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The Hub Community Bike Shop again rides where it can be seen

Bellingham bike nonprofit relocates downtown after four years out of sight

Executive Director Kyle Morris works on a bike at The Hub Community Bike Shop in its new location on Commercial Street on Dec. 1.
Executive Director Kyle Morris works on a bike at The Hub Community Bike Shop in its new location on Commercial Street on Dec. 1. (Hailey Hoffman/Cascadia Daily News)
By Frank Catalano CDN Business Contributor

A “public benefit” lease. The red-painted door and window trim is partly obscured by the parking garage overhang at 1320 Commercial St. in downtown Bellingham. But step inside, and the spoked wheels on hooks overhead and tires neatly stuffed into cubbies make it clear you’re in a bike shop.

Not any bike shop: nonprofit The Hub Community Bike Shop, located centrally downtown again after four years on the edge of the Sunnyland neighborhood.

“They’re starting to find us, which is great,” said Kyle Morris, executive director of the longtime 501(c)(3) public charity formally known as The Pedal Project. “Our other location they didn’t really know where to go, where we were, if we were still existing.”

That “other location” was 110 Ohio St., tucked away in an alley behind Wander Brewing. The Hub moved there in 2018 after its downtown home of 16 years at 903-1/2 N. State St. was tapped for redevelopment. 

The Hub’s most recent shift, to the Commercial Street address of the defunct Bellingham Railway Museum, occurred in late September. 

It’s a large indoor space — about 2,400 square feet, Morris said — but the nonprofit plans to hang onto the Ohio Street spot with its outdoor storage “as long as we can … we can fill an airplane hangar with the stuff that comes in here and then some, probably.”

photo  Jan Horvath works on bike repairs in the shop. (Hailey Hoffman/Cascadia Daily News)  

An attraction of the new location wasn’t only the renewed visibility, but subsidized rent. The Hub applied for, and received unanimous Bellingham City Council approval of, a “public benefit lease” in the city-owned building. The negotiated below-market rate of $50 per month plus a share of operating expenses and state taxes was OK’d instead of what the city said was the monthly market value of $1,800.

All nonprofits have a business model, though they may not use that term. Core to The Hub’s continued operations are bikes that are donated in any condition.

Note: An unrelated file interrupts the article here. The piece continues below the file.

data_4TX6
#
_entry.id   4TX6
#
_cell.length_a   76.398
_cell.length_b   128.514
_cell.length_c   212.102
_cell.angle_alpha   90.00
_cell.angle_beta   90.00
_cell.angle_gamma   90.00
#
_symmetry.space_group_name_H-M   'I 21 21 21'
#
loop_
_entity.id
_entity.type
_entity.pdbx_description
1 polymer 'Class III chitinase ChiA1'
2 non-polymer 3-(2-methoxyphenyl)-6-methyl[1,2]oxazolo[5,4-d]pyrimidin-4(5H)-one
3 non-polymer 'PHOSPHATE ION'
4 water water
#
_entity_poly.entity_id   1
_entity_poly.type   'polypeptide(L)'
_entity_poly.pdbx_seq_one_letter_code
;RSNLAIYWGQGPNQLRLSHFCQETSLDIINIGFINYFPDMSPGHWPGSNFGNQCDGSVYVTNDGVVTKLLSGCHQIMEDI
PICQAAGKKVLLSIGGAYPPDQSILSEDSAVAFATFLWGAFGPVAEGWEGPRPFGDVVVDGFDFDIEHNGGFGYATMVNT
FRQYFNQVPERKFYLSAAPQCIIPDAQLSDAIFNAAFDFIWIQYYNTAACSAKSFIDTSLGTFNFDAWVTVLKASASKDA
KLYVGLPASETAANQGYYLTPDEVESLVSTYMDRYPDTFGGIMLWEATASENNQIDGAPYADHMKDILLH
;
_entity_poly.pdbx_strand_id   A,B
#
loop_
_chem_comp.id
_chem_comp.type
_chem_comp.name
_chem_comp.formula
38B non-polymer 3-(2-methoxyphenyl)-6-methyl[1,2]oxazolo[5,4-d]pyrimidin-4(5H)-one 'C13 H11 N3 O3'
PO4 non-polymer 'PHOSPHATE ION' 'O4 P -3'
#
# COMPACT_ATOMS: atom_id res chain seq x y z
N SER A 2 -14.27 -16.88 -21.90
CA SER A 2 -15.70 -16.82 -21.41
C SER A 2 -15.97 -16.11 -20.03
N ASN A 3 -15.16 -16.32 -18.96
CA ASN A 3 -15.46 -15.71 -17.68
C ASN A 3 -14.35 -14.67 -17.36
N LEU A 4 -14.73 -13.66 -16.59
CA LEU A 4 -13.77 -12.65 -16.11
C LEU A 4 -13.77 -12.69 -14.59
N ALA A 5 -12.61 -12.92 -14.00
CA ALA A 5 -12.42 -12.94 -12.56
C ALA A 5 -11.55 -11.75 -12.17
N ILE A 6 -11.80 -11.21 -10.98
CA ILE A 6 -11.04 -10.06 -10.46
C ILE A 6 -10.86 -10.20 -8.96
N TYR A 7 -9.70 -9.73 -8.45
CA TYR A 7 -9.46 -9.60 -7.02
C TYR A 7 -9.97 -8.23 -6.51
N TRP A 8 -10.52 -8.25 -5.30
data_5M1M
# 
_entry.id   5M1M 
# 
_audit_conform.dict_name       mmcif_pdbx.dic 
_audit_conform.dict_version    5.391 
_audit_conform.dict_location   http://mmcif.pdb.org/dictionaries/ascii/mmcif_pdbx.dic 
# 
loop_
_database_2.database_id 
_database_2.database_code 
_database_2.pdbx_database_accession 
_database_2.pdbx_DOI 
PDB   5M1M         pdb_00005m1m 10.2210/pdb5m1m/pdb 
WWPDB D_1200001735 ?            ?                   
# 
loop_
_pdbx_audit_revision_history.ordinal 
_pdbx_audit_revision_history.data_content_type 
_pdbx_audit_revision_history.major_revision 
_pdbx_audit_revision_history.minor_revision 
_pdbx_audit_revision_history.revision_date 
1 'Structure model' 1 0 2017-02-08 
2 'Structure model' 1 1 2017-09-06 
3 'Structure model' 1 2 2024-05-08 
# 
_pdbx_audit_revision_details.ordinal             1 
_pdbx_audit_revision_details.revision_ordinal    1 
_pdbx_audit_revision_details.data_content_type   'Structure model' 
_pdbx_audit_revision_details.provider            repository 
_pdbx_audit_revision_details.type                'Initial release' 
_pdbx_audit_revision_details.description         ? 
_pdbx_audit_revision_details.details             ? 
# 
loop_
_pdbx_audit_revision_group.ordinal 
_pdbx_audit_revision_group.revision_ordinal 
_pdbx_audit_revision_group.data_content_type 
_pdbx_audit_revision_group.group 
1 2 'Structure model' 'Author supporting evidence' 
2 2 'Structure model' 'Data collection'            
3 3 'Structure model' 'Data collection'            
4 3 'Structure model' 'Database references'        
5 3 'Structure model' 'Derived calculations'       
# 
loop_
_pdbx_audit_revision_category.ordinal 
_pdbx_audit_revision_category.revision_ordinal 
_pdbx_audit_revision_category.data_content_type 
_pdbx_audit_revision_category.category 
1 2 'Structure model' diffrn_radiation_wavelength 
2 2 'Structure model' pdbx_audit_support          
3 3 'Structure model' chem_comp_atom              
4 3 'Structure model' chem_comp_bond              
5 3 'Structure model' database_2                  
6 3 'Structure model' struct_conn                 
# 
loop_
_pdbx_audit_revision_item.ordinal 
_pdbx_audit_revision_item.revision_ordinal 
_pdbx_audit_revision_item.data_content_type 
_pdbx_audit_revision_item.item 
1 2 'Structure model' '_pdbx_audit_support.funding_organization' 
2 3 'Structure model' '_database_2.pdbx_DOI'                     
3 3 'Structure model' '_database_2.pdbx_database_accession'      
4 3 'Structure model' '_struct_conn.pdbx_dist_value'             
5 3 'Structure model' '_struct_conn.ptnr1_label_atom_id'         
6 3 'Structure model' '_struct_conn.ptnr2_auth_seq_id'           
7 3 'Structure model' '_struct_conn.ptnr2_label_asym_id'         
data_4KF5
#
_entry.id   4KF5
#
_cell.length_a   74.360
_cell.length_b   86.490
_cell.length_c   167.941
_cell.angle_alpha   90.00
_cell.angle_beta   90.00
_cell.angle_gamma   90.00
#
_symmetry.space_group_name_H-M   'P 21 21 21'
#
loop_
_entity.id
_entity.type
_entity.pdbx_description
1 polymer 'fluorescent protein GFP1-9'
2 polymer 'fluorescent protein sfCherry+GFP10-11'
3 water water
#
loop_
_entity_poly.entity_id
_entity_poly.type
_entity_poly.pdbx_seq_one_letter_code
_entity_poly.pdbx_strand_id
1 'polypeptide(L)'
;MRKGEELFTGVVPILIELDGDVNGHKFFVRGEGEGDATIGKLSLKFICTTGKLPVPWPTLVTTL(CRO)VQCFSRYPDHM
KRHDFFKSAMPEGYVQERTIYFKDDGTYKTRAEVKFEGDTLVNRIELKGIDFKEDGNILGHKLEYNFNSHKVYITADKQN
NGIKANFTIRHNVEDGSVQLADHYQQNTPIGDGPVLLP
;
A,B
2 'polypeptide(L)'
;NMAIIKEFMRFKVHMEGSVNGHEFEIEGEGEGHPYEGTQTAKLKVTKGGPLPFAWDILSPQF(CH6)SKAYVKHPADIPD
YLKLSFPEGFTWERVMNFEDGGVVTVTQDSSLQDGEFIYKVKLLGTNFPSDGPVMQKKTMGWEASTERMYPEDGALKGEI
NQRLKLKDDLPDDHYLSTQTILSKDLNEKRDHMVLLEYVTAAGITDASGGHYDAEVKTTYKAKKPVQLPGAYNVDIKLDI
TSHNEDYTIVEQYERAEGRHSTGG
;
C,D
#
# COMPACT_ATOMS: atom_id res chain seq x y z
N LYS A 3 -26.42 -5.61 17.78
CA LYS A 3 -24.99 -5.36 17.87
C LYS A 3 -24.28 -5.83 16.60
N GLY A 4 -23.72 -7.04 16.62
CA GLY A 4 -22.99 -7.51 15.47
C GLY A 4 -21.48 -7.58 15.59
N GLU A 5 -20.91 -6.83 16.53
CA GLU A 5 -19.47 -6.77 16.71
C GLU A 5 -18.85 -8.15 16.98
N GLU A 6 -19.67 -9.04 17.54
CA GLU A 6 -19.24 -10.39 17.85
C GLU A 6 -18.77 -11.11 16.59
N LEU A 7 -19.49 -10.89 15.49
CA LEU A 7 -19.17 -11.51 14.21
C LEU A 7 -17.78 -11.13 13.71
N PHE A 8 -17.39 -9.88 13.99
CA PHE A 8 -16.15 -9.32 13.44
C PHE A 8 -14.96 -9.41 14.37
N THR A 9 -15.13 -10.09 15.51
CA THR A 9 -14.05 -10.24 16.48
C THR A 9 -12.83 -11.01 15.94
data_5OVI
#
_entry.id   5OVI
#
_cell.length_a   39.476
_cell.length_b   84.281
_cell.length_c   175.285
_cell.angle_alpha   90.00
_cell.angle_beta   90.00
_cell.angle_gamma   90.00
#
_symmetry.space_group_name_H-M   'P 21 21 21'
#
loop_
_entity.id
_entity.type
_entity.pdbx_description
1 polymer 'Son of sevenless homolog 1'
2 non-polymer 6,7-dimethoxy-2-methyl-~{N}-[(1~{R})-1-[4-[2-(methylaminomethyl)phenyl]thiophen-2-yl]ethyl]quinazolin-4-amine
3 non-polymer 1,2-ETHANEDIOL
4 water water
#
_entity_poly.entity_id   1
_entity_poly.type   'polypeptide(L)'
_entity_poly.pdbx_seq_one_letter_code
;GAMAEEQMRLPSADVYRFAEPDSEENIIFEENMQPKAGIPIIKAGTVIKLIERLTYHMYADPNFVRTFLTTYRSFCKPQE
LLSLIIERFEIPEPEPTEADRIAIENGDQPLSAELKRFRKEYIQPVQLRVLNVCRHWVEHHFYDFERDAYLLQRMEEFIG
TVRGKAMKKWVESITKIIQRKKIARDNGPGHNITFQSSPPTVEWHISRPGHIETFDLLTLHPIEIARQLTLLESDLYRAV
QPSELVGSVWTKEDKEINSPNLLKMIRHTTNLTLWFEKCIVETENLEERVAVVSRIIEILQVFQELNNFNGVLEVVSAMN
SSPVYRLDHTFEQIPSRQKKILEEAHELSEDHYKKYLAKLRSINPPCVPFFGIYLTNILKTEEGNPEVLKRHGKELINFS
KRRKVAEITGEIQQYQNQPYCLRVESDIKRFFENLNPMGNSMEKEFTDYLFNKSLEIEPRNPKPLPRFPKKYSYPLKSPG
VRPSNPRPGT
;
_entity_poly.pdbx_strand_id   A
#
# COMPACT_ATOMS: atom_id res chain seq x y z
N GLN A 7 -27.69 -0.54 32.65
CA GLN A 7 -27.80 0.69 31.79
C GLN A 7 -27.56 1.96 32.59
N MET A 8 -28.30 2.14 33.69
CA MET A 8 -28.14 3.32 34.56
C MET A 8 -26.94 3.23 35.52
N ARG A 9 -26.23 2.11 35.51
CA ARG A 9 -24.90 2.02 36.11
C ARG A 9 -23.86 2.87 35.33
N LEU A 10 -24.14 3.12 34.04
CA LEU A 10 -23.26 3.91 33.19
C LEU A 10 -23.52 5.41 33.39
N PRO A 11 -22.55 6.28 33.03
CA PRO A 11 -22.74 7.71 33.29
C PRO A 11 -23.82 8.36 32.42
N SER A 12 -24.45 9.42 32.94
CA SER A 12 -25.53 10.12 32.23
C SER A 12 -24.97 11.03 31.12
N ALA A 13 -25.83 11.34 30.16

“Basically we’re processors,” Morris said. “We either take them apart, recycle parts, have parts for resale or else we rebuild them for resale as a bike. And it’s on a sliding scale, largely.”

The nonprofit’s revenue mostly comes from those sales, as well as full-service repairs. What, in turn, does it invest in?

“Just our community,” Morris said simply. That includes offering a self-repair station for riders to work on their bikes, keeping unwanted or inoperable bicycles out of landfills and doing “work with local organizations to get bikes into the hands that need them,” according to its website. 

photo  Bikes line shelves at The Hub Community Bike Shop. (Hailey Hoffman/Cascadia Daily News)  

Morris said The Hub has “only a couple” of full-time employees. Its opening hours are limited to Thursdays, Fridays and Saturdays from 10 a.m. to 6 p.m. 

But it’s adding educational outreach programs. It soft-launched donation-based sessions in November, Morris said, including “basic maintenance classes and then we’re trying to host some ridership classes.” He said details will be posted on The Hub’s website at

Meanwhile, the nonprofit continues to build out the new space, build more bikes and reengage with the community downtown after four years off the beaten path.

Unemployment up, sort of

After skimming along the surface at a record low 3.7% from July through September, the seasonally adjusted state unemployment rate ticked up to 3.8% in October, according to the Washington State Employment Security Department

While not directly comparable to the state rate, the non-seasonally adjusted county rate in Whatcom was flat, holding steady at 4.0% in October and September. Skagit County went from 4.1% to 4.2% over the same two months.

The extremes? Ferry County, which hugs the Canadian border in northeast Washington state, was the highest in October at 7.3%. King County, at 3.0%, was the lowest. 


Brad Barron will become CEO of Ferndale-based Barron Heating AC Electrical and Plumbing on Jan. 1. Principal owner and current CEO John Barron will continue as executive chair and coach, according to the company announcement. Brad Barron has been COO since 2020. The firm, which marked its 50th anniversary this year, said it has more than 200 employees and projected 2022 revenues of $40 million.

Places & things

Burlington Plaza is the new name of the shopping center along I-5 at 448 Fashion Way in Burlington, previously known as the Shops at Burlington and the Outlet Shoppes at Burlington. One pledge, according to a real estate lease listing, is that “the property will no longer be an outlet mall.” Instead, there will be “a blend of office, medical, professional, recreational, retail” and other uses. 

Al Monjazeb, whose Burlington Investment Properties bought the center in March for $9.5 million, has since reroofed, repainted and relandscaped it. He was light on specifics when emailed with questions about new tenants, but said new signage is coming and “any more info will be in 2023.”

(For the latest Places & Things, check here throughout the week.)

Frank Catalano’s column appears Wednesdays. Email:; Twitter @FrankCatalano.

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